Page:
The resampling technique to use for the final output cube. (str; default: ‘drizzle’) [default=”drizzle”].


Horizontal step size for resampling (in arcsec or pixel). The following defaults are taken when this value is set to 0.0: 0.2’’ for WFM, 0.025’’ for NFM, 1.0 if data is in pixel units. (float; default: 0.0) [default=0.0].


Vertical step size for resampling (in arcsec or pixel). The following defaults are taken when this value is set to 0.0: 0.2’’ for WFM, 0.025’’ for NFM, 1.0 if data is in pixel units. (float; default: 0.0) [default=0.0].


Wavelength step size (in Angstrom). Natural instrument sampling is used, if this is 0.0 (float; default: 0.0) [default=0.0].


Type of statistics used for detection of cosmic rays during final resampling. “iraf” uses the variance information, “mean” uses standard (mean/stdev) statistics, “median” uses median and the median median of the absolute median deviation. (str; default: ‘median’) [default=”median”].


Sigma rejection factor to use for cosmic ray rejection during final resampling. A zero or negative value switches cosmic ray rejection off. (float; default: 15.0) [default=15.0].


Critical radius for the “renka” resampling method. (float; default: 1.25) [default=1.25].


Pixel down-scaling factor for the “drizzle” resampling method. Up to three, comma-separated, floating-point values can be given. If only one value is given, it applies to all dimensions, two values are interpreted as spatial and spectral direction, respectively, while three are taken as horizontal, vertical, and spectral. (str; default: ‘0.8,0.8’) [default=”0.8,0.8”].


Number of adjacent pixels to take into account during resampling in all three directions (loop distance); this affects all resampling methods except “nearest”. (int; default: 1) [default=1].


Type of output file format, “Cube” is a standard FITS cube with NAXIS=3 and multiple extensions (for data and variance). The extended “x” formats include the reconstructed image(s) in FITS image extensions within the same file. “sdpCube” does some extra calculations to create FITS keywords for the ESO Science Data Products. (str; default: ‘Cube’) [default=”Cube”].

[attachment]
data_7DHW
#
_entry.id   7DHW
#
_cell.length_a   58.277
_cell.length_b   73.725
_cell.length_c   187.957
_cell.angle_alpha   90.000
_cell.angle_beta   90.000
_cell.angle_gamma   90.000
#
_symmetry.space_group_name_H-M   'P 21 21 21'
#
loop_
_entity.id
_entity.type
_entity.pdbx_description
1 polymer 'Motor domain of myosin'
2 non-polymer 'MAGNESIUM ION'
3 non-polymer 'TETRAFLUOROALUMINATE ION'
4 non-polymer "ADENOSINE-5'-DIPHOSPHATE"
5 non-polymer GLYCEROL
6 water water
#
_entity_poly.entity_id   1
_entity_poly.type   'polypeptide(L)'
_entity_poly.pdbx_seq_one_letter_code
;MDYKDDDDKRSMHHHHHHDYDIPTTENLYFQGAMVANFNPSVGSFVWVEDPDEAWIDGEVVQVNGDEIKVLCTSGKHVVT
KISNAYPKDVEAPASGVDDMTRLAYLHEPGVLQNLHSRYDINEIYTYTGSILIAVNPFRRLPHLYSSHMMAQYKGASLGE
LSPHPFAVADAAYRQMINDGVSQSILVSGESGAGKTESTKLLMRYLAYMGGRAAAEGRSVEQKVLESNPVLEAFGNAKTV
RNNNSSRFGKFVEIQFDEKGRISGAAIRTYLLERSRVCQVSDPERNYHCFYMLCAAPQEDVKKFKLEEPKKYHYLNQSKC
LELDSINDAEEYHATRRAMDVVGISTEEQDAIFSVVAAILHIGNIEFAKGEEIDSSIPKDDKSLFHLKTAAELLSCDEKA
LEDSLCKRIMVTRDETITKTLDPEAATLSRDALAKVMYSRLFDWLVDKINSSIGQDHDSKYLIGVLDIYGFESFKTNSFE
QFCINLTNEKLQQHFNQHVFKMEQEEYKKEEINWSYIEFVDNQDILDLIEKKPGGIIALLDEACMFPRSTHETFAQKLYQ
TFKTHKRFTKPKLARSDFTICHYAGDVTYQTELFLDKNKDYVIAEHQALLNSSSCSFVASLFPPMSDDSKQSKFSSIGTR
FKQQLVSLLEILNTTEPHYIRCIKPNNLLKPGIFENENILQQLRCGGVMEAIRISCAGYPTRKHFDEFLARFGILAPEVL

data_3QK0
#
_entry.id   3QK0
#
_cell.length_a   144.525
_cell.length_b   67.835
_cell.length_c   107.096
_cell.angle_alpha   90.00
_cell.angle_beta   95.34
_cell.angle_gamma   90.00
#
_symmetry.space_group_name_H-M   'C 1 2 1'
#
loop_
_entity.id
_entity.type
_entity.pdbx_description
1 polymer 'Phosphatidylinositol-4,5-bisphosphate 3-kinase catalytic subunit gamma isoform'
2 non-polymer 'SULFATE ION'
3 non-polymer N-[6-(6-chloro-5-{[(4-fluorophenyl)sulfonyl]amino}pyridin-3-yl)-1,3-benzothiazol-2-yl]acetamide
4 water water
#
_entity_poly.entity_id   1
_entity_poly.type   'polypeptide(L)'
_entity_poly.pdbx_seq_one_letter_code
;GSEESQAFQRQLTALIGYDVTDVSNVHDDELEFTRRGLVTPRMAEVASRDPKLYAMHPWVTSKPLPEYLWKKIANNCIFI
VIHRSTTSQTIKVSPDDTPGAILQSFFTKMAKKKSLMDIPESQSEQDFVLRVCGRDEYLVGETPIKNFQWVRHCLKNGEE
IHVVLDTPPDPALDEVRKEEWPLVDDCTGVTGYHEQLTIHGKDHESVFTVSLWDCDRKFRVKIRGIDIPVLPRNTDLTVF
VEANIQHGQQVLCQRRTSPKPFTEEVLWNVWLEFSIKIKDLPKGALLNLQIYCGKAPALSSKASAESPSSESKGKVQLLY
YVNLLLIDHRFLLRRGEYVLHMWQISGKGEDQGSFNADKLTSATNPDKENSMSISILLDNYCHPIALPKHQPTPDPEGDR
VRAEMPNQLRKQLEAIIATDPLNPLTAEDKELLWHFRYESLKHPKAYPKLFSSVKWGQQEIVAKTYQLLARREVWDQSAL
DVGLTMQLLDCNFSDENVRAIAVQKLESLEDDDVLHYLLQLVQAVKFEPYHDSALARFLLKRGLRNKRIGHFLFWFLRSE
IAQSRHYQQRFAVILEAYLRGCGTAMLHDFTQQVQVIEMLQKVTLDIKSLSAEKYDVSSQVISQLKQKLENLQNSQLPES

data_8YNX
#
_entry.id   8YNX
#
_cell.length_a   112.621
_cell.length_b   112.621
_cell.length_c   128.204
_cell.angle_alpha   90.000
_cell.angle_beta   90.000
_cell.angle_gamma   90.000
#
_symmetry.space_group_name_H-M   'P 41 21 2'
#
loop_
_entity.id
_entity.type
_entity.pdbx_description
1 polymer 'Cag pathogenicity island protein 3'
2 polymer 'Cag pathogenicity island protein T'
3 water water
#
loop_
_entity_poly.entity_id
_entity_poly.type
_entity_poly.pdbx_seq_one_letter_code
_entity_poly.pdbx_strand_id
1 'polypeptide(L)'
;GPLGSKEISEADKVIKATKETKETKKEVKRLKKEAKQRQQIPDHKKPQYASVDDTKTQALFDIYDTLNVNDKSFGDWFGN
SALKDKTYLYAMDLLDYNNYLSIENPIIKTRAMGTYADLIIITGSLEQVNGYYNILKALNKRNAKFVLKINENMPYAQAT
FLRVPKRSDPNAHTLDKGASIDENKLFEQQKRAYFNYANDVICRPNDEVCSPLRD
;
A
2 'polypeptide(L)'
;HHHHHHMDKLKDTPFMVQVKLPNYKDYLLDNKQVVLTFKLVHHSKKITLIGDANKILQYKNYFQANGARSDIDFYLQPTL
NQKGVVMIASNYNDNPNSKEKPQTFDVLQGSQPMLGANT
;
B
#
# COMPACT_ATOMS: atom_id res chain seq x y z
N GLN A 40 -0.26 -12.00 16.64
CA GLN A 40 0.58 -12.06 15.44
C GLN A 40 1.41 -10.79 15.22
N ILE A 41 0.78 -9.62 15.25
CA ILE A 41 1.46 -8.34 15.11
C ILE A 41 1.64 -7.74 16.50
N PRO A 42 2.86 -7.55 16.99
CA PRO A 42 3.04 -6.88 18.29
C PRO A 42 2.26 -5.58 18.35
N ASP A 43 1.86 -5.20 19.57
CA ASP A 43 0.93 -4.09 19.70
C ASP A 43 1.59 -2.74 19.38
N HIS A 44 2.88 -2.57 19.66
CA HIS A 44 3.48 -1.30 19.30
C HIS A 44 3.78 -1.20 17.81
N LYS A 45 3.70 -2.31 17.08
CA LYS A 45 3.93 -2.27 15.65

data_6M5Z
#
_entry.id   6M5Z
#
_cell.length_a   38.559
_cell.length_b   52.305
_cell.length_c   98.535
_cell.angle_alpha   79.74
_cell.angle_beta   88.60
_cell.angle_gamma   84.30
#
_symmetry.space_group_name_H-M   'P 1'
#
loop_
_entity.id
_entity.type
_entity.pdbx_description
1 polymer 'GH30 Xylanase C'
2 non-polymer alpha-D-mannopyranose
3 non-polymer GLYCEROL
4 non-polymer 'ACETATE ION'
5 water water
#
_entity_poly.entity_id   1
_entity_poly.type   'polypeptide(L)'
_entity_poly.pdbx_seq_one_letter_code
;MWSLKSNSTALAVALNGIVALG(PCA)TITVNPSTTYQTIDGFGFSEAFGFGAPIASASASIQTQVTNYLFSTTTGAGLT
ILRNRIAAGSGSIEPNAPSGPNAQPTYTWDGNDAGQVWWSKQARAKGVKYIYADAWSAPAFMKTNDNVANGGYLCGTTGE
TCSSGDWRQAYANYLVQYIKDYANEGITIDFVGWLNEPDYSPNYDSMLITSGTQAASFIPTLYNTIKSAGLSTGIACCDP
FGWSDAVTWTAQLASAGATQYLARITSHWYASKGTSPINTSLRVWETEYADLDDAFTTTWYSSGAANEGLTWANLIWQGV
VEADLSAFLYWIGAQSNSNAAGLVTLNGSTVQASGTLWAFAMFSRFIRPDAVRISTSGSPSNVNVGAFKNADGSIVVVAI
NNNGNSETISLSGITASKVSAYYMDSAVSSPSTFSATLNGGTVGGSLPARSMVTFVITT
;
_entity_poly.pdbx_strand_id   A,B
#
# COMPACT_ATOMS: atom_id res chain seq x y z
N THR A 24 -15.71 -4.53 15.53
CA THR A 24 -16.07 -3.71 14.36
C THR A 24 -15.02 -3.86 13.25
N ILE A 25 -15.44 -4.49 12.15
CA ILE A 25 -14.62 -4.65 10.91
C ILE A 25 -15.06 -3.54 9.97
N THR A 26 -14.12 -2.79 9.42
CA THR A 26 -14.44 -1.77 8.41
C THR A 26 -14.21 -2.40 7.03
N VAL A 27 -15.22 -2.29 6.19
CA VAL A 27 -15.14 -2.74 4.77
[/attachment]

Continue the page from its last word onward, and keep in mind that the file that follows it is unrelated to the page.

Type of weighting scheme to use when combining multiple exposures. “exptime” just uses the exposure time to weight the exposures, “fwhm” uses the best available seeing information from the headers as well, “none” preserves an existing weight column in the input pixel tables without changes. (str; default: ‘exptime’) [default=”exptime”].


The filter name(s) to be used for the output field-of-view image. Each name has to correspond to an EXTNAME in an extension of the FILTER_LIST file. If an unsupported filter name is given, creation of the respective image is omitted. If multiple filter names are given, they have to be comma separated. (str; default: ‘white’) [default=”white”].


The type of autocalibration to use. “none” switches it off, “deepfield” uses the revised MPDAF method that can be used for the reduction of mostly empty “Deep Fields”, “user” searches for a user- provided table with autocalibration factors. (str; default: ‘none’) [default=”none”].


Wavelength range around Raman lines [Angstrom]. (float; default: 20.0) [default=20.0].


The method used to subtract the sky background (spectrum). Option “model” should work in all kinds of science fields: it uses a global sky spectrum model with a local LSF. “model” uses fluxes indicated in the SKY_LINES file as starting estimates, but re-fits them on the global sky spectrum created from the science exposure. If SKY_CONTINUUM is given, it is directly subtracted, otherwise it is created from the sky region of the science exposure. Option “subtract- model” uses the input SKY_LINES and SKY_CONTINUUM, subtracting them directly without re-fitting the fluxes, but still makes use of the local LSF, hence LSF_PROFILE is required. The inputs LSF_PROFILE and SKY_LINES are necessary for these two model-based methods; SKY_CONTINUUM is required for “subtract-model” and optional for “model”; SKY_MASK is optional for “model”. Finally, option “simple” creates a sky spectrum from the science data, and directly subtracts it, without taking the LSF into account (LSF_PROFILE and input SKY files are ignored). It works on data that was not flux calibrated. (str; default: ‘model’) [default=”model”].